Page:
People

Subscribe

Stay Connected

Subscribe

Advertise With Us

Learn More

Skip to content

Exclusive

Lea Michele Calls Céline Dion an ‘Inspiration’: ‘She Lost the Love of Her Life and Holds Herself with Such Poise’

Updated

Art imitates life, and Lea Michele admits her musical inspirations serve as personal ones, too.

On her new album Places, the Broadway veteran returns to her theatrical roots. And Michele, 30, says she looked to her own idols when it came time to record and write the LP, on which she showcases her powerhouse pipes.

“I’ve really embraced my sound with this record and my roots of being a theatrical performer and my influences of Barbra Streisand and Céline Dion,” says the actress, whose voice has often been compared to those divas’.

But to Michele, the comparisons were just that: They motivated her, but she by no means felt pressure to measure up to their success.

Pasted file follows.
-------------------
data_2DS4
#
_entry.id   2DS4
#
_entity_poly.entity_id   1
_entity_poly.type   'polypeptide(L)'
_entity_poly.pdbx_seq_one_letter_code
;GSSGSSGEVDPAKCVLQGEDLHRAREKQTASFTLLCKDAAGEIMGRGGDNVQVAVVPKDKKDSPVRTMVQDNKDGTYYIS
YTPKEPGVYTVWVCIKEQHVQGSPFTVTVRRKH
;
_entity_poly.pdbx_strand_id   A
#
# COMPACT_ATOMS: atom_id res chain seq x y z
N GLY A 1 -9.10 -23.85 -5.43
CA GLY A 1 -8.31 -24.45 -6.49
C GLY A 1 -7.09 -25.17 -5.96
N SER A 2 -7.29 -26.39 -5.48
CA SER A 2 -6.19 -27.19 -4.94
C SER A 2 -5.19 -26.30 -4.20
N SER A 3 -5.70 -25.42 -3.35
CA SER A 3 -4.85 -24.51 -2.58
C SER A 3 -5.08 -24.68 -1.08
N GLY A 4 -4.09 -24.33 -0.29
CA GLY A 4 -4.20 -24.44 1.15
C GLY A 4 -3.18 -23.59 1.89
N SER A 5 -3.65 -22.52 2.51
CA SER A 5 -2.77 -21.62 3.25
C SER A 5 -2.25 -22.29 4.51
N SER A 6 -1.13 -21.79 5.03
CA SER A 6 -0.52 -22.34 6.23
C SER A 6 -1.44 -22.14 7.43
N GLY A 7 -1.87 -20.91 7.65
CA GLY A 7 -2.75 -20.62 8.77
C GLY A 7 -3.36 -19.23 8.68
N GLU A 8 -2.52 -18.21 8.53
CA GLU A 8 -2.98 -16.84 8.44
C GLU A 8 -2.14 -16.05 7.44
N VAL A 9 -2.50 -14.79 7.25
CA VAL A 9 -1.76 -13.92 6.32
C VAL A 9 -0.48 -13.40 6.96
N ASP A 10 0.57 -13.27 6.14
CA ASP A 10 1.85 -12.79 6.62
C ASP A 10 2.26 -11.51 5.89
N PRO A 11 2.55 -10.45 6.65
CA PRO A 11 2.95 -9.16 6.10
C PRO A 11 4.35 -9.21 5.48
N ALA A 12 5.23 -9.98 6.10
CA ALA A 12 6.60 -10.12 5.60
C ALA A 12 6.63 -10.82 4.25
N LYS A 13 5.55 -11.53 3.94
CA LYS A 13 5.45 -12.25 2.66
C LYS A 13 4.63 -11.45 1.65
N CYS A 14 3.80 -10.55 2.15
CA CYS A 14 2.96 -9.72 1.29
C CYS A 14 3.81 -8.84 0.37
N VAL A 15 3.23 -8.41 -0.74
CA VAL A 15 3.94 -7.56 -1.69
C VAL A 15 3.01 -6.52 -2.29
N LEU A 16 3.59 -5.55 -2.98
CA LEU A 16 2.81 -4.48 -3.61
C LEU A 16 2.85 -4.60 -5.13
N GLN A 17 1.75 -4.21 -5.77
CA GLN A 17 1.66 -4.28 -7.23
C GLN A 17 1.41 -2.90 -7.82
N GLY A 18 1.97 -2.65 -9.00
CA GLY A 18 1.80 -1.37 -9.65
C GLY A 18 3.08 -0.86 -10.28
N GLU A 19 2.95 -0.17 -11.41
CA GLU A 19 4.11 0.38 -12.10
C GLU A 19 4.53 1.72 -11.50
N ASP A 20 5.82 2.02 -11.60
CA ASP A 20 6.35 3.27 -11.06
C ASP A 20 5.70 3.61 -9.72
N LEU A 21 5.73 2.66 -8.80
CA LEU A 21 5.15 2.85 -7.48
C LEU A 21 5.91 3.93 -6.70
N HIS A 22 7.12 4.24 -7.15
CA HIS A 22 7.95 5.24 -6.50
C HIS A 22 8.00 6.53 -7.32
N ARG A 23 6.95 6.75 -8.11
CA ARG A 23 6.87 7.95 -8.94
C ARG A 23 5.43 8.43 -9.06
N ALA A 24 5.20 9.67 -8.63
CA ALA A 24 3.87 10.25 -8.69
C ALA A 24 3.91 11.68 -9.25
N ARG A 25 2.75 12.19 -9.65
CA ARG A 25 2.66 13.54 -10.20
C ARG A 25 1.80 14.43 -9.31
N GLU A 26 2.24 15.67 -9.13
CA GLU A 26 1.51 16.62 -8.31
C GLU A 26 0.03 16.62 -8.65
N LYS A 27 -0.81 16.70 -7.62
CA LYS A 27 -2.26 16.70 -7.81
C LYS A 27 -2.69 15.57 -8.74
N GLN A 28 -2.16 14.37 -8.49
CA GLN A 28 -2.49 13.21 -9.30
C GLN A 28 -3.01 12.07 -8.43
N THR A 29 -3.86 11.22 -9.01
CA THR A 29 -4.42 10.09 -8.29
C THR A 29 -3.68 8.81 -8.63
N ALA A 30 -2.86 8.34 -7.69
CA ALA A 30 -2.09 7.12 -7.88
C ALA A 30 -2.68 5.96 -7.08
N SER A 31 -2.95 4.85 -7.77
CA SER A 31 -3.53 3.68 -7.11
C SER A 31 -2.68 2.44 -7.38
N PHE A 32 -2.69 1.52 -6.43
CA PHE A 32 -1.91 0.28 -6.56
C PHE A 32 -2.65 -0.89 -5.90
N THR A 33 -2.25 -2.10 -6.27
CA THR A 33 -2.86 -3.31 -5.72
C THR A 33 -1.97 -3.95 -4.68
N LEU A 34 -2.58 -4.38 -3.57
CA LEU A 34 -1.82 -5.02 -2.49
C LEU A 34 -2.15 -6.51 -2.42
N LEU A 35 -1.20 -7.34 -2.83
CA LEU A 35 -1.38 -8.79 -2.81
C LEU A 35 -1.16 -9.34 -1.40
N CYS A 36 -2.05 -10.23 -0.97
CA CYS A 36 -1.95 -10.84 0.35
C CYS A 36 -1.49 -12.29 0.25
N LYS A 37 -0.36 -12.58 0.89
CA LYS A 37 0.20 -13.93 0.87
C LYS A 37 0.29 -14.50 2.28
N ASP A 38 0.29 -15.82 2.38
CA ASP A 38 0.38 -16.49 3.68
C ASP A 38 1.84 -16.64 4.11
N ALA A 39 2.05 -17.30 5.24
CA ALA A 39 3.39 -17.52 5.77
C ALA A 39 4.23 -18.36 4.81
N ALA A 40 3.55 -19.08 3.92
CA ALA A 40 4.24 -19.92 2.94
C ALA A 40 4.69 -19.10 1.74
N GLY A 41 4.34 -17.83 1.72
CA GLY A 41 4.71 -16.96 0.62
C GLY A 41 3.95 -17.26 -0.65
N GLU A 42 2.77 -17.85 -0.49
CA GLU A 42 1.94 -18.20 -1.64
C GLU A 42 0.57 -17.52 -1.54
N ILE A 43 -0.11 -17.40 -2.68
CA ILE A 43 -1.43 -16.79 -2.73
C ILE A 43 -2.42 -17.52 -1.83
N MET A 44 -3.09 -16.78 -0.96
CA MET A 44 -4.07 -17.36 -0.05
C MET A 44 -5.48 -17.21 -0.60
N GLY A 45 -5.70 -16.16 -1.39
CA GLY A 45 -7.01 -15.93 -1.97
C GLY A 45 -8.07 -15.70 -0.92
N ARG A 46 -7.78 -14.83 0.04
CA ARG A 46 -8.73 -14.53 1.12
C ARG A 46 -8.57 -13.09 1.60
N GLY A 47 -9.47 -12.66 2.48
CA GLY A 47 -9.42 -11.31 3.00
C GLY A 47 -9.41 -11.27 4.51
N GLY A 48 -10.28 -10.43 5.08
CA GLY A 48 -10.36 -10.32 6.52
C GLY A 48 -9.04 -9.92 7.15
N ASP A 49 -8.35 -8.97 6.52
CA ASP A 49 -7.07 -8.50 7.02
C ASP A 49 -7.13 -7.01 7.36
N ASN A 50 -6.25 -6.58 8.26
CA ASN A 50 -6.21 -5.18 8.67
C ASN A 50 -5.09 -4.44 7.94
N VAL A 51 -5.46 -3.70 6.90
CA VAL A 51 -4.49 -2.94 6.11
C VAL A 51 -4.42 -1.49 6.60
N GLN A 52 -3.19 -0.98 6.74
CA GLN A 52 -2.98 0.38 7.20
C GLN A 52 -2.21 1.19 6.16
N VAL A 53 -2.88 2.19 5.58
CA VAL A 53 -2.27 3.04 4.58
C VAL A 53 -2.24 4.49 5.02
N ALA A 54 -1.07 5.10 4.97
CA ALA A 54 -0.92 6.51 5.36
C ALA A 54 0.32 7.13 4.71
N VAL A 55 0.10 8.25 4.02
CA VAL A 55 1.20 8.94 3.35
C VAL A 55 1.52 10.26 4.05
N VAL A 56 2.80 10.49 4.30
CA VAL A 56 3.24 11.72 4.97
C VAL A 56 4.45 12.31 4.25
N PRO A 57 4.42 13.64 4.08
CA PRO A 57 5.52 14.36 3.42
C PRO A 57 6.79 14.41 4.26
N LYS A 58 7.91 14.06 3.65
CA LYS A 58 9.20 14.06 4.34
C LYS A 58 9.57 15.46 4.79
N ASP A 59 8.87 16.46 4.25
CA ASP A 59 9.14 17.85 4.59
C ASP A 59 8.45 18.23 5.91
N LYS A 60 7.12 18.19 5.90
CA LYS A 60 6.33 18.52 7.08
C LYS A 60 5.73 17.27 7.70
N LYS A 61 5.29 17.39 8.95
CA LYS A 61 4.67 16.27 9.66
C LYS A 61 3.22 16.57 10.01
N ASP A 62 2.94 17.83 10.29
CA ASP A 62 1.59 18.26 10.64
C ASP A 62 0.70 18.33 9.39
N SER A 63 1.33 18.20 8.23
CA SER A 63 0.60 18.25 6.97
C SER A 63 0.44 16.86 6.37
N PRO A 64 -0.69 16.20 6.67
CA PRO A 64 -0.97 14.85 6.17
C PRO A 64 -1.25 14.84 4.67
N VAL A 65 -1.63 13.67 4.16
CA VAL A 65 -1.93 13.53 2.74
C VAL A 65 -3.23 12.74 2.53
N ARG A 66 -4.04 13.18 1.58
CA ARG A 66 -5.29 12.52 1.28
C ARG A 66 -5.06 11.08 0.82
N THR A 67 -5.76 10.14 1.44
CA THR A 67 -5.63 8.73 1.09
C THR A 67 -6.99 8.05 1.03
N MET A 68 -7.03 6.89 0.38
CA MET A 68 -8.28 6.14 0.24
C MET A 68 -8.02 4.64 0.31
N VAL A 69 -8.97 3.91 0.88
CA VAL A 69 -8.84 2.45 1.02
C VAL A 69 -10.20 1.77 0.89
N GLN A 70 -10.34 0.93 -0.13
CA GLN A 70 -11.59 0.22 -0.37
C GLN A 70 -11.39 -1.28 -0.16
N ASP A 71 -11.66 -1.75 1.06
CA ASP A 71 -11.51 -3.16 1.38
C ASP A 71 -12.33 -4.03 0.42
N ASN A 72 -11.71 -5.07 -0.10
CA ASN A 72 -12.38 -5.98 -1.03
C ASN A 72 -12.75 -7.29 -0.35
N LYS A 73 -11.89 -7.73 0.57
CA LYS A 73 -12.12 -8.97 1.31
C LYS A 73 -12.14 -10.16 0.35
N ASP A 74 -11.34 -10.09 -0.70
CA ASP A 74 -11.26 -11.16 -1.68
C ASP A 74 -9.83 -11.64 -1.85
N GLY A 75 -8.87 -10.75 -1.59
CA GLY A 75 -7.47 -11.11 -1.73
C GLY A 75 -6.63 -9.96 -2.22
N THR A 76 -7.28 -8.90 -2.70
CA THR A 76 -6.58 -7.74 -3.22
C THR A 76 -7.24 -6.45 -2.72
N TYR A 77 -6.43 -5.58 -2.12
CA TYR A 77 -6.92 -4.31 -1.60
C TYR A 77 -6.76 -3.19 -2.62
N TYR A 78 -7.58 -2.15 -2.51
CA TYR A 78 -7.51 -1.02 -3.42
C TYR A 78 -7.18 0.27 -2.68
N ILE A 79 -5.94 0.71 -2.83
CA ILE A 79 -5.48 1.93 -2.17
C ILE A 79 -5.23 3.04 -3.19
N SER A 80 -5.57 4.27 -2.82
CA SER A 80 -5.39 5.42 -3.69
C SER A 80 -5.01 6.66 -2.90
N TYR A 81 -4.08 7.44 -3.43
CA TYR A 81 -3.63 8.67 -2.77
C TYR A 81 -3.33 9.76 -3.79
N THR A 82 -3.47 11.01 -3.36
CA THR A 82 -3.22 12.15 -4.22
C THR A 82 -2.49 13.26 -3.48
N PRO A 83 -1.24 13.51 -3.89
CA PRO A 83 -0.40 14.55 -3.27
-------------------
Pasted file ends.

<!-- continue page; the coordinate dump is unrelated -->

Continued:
Kevin Mazur/BBMA2017/Getty

“Those women were just sources of inspiration for me, nothing that I felt like I ever had to live up to — but they were incredible inspirations,” Michele says.

In addition to their angelic voices, Michele — whose Glee costar and boyfriend Cory Monteith died tragically in 2013 — can relate to Dion on another level.

“I look at someone like Céline and how she has held herself with such dignity and respect,” Michele says of Dion, whose husband René Angélil died of cancer in January 2016. “She just lost the love of her life, and she holds herself with such poise; and she’s taking care of her voice and trying to stay true to herself. I adore her. And obviously Barbra Streisand — they’ve always been these role models for me growing up, and it made me work harder and take better care of myself to just be the best that I can be.”

Watch the full episode on Lea Michele, streaming now on People/Entertainment Weekly Network (PEN). Go to PEOPLE.com/PEN, or download the app for Apple TV, Roku, Amazon Fire TV, Xumo, Chromecast, Xfinity, iOS and Android devices.

For more on Lea Michele and her new album Places, pick up the new issue of PEOPLE, on newsstands everywhere now.

On her personal new album, Michele sings of love, loss and perseverance. And the lyrics of one standout track, “Hey You,” read like a letter to the late Monteith. While Michele prefers not to discuss the meaning behind that particular song, she admits that “songwriting is a form of therapy” and “despite it being about a more sensitive subject matter, when I listen to it, my overall feeling that I get from it is just joy and love.”